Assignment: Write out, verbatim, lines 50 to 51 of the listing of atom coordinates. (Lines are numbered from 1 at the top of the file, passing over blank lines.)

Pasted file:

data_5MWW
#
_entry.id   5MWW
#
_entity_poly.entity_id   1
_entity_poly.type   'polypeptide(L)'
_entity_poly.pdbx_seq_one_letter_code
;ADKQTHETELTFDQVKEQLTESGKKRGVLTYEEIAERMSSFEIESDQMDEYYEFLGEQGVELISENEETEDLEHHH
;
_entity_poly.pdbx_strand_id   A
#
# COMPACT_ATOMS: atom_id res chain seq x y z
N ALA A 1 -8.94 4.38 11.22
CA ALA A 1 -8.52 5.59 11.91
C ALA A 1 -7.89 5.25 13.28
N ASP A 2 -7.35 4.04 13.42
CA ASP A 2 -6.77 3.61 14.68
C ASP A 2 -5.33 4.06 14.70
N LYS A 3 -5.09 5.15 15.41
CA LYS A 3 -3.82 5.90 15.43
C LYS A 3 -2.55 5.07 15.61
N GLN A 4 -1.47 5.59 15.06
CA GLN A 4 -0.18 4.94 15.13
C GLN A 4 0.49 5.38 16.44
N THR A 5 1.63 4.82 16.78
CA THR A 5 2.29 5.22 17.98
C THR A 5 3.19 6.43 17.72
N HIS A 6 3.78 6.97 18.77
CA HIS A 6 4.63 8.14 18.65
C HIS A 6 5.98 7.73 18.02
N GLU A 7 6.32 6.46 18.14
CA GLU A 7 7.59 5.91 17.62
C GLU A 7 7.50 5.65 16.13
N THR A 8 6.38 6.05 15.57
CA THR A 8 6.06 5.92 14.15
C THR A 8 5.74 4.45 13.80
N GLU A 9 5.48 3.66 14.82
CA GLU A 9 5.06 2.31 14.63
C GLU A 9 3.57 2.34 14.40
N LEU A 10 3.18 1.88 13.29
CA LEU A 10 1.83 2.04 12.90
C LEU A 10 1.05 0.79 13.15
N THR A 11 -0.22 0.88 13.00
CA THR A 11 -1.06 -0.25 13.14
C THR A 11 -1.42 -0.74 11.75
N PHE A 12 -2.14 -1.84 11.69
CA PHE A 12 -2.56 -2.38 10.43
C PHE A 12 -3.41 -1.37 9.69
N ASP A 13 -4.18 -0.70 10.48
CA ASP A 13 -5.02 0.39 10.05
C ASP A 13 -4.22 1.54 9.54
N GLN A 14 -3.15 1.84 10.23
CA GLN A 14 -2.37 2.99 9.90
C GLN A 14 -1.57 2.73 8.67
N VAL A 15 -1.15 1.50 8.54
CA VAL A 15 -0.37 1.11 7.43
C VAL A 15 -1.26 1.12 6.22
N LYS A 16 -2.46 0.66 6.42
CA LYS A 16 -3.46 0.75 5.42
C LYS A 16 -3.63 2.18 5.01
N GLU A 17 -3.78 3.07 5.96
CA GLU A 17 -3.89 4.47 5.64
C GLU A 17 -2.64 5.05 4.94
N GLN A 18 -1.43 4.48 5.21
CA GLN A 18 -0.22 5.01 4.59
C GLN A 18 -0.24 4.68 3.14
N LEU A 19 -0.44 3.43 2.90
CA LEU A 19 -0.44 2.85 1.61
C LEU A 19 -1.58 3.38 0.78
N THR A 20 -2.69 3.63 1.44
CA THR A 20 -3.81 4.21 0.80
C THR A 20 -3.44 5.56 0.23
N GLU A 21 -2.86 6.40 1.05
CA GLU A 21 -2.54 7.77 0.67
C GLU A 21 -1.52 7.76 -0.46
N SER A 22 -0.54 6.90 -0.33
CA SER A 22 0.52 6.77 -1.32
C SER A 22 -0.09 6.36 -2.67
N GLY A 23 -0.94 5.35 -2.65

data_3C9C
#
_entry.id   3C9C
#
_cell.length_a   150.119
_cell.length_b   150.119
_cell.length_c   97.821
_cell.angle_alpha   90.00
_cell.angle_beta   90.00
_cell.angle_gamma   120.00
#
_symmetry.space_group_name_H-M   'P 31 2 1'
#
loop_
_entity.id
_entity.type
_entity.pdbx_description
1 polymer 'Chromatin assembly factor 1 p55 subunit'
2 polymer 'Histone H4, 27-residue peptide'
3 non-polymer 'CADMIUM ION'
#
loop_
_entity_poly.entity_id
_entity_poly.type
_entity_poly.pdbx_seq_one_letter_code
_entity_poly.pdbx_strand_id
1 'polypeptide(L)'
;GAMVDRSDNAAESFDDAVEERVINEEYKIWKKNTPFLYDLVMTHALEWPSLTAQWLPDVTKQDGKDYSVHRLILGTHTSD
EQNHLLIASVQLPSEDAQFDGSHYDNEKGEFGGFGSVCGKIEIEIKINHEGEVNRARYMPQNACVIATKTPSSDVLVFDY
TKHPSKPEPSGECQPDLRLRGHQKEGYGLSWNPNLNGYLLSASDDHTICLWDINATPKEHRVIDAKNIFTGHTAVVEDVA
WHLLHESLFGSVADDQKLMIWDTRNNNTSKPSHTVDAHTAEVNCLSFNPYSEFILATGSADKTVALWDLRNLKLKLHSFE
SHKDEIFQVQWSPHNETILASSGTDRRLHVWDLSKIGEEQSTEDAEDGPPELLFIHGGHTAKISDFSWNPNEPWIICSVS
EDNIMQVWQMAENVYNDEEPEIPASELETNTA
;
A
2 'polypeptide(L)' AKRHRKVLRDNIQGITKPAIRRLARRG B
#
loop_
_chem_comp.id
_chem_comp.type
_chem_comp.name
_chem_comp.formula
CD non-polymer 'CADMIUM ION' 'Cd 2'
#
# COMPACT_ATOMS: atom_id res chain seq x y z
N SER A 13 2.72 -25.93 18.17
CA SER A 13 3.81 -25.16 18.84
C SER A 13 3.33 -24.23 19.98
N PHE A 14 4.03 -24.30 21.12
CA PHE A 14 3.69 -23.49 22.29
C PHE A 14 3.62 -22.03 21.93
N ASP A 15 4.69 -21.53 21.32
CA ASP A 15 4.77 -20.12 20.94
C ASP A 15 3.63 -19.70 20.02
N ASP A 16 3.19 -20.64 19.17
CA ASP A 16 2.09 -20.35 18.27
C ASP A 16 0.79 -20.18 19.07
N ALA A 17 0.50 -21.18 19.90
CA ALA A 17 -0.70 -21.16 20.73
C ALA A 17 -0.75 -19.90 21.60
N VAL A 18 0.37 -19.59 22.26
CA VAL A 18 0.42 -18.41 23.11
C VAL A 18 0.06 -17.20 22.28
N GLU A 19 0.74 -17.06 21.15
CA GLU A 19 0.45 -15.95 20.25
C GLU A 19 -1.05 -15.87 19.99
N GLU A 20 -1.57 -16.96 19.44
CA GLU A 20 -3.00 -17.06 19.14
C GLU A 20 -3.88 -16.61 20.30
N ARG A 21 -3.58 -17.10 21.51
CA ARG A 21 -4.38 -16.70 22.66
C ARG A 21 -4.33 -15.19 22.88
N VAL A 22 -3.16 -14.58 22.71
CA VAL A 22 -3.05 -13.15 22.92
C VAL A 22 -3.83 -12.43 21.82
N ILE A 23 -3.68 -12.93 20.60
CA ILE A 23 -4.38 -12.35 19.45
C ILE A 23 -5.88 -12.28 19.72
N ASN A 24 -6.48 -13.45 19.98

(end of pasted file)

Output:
CA ASP A 13 -5.02 0.39 10.05
C ASP A 13 -4.22 1.54 9.54